The mere possession of wealth does not condemn one as may be seen from Matthew 27:57; Mark 15:43; Luke 23:50-51; Mark 10:24; 1 Timothy 6:17-19. The question is as to how a man obtains his wealth and the use he makes of it. In the present verse the men became rich by withholding the wages of their employees. This does not have any bearing on disputes about what should be the wages, but is considering only what was kept back by fraud. Sabaoth means "hosts" or armies, and the thought is that He who is able to command the armies of Heaven will be able to deal with all unjust men.


Verse 5

Day of slaughter signifies a day of great preparation for gratification of self at the expense of others. Been wanton means they had lived in luxury upon the things they had fraudulently taken from the poor.


Verse 6

This verse might seem to be a break into the line of thought but it is not. The poor people who had been imposed upon were not receiving their just dues, and they would naturally feel disturbed over the seeming neglect of the Lord. James mentions the fact of the condemnation and slaying of the Just One, meaning Christ, that even He did not resist. (See Isaiah 53:7 and Acts 8:32.)


Verse 7

James now addresses the poor brethren who had been unjustly treated, and on the basis of facts and truths just revealed, exhorts them to be patient unto the coming of the Lord when all wrongs will be adjusted. As an example of patience he refers to the husband-man or farmer as he proceeds in his business. Early and latter rain actually means the fall and spring rains. I shall quote from Smith"s Bible Dictionary as follows: "In the Bible ‘early rain' signifies the rain of the autumn, and ‘latter rain' the rain of spring. For six months in the year, from May to October, no rain fa-lls, the whole land becomes dry, parched and brown. The autumnal rains are eagerly looked for, to prepare the earth for the reception of the seed."


Verse 8

Also patient has reference to the patience of the husbandman commented upon in the preceding verse. Christians can well afford to be patient for their interests are far more valuable than those of a farmer. Draweth nigh. Whether James has reference to the destruction of Jerusalem which was then only a few years away, at which time the persecutions of the disciples were to be somewhat eased, or to the personal appearance on earth of Jesus for the judgment, the time would be comparatively short when the endless duration after the judgment is considered.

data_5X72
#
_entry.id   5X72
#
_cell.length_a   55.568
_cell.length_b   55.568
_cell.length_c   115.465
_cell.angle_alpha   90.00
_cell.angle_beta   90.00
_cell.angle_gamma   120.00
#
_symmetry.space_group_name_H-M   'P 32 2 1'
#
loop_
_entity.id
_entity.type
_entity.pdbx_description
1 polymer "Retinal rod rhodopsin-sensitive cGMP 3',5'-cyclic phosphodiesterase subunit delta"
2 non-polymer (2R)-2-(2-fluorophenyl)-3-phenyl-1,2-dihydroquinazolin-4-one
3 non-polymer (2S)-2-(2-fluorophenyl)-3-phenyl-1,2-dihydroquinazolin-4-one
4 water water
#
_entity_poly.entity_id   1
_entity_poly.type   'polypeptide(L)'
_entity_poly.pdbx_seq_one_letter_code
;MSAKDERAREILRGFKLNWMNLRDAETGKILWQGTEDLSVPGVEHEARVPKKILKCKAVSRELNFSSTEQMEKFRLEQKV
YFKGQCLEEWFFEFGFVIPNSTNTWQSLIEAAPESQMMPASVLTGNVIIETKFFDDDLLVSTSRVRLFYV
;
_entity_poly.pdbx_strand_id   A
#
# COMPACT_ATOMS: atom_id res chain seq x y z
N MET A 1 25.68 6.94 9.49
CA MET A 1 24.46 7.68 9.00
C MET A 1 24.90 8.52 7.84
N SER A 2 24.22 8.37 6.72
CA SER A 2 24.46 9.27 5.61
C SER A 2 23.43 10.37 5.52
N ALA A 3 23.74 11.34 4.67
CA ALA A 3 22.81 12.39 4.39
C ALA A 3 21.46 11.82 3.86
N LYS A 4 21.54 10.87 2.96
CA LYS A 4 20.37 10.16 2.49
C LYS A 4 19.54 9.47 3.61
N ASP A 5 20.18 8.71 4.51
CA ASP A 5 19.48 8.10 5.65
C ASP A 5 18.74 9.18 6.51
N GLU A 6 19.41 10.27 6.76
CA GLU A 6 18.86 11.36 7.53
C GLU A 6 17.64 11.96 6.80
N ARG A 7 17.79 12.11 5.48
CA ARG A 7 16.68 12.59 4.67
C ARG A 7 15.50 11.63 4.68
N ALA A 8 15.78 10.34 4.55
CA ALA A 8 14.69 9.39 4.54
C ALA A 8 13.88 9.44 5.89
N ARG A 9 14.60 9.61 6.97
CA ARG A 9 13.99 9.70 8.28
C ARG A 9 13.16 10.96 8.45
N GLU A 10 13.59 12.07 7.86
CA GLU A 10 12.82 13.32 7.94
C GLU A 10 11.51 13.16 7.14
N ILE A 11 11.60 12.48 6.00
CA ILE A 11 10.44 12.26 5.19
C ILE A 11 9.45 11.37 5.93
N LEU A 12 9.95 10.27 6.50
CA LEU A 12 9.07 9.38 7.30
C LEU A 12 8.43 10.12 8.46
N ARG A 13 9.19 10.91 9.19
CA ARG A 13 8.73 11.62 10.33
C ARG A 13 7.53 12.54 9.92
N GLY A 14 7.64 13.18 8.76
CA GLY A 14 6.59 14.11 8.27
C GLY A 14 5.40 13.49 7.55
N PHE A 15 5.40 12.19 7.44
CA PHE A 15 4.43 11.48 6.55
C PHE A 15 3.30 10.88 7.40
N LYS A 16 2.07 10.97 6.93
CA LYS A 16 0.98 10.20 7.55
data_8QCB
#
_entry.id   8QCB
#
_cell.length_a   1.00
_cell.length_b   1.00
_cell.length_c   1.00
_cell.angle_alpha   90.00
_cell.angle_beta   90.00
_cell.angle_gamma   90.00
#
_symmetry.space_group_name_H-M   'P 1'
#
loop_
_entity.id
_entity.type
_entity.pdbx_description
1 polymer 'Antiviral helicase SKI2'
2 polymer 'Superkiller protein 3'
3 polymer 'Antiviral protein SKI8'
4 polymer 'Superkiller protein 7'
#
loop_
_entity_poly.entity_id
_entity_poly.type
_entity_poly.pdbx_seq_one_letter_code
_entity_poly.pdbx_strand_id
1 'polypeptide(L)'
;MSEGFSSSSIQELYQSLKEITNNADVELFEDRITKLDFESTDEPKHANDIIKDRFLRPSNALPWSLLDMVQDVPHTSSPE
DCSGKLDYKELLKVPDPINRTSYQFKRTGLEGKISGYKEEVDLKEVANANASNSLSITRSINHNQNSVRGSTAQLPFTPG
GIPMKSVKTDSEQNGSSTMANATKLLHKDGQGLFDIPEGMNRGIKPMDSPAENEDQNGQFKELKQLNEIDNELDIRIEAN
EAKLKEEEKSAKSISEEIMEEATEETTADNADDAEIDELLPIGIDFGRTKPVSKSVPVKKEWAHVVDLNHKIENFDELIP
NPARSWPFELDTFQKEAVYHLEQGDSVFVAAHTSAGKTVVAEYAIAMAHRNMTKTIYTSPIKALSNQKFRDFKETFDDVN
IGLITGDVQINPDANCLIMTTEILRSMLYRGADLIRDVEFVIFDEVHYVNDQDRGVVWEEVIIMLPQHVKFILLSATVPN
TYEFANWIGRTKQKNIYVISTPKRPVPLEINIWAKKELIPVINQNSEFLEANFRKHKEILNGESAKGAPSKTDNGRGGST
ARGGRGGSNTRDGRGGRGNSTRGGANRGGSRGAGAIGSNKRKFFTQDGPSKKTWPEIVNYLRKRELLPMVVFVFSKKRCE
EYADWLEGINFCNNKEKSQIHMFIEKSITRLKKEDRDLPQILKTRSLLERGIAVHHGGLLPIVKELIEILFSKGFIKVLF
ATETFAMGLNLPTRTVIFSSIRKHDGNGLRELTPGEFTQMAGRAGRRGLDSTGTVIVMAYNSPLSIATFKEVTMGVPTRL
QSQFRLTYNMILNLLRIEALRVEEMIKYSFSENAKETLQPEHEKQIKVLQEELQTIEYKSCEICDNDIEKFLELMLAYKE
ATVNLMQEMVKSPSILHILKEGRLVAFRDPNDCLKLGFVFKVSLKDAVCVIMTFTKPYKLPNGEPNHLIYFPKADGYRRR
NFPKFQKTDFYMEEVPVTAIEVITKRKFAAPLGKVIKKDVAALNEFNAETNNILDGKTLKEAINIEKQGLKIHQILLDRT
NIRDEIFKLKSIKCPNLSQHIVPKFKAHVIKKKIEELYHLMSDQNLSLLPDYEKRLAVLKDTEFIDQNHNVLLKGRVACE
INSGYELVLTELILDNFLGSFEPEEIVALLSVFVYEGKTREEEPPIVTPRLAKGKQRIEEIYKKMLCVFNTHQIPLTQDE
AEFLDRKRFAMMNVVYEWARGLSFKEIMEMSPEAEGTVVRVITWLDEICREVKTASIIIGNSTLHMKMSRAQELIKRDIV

Verse 9

To grudge means to murmur against another because of oppression. Christians not only were told to be patient under the persecutions from enemies in the world, but to exhibit the same patience toward their brethren who are so unthoughtful as to mistreat them. Lest ye be condemned when Jesus comes to summon all before the judgment, at which time he will condemn all who did not maintain patience under difficulties as well as those who caused the difiiculties. Judge standeth at the door is explained by the comments on the preceding verse.


Verse 10

A few verses above James refers to the farmer who sets an example of patience under times of anxiety. He now makes reference to the teaching prophets of old time for the same purpose of a lesson in patience.


Verse 11

Those who endure afflictions are to be counted happy because of what it indicates for them. (See James 1:2-3.) Just after using the word endure James makes mention of the patience of Job which verfies the definition often given of the word patience, namely, that it means endurance. End of the Lord means the outcome of the case under the blessing of the Lord. It shows that He is merciful even though he suffers a righteous man to be afflicted for a good purpose ( Job 42:12-17).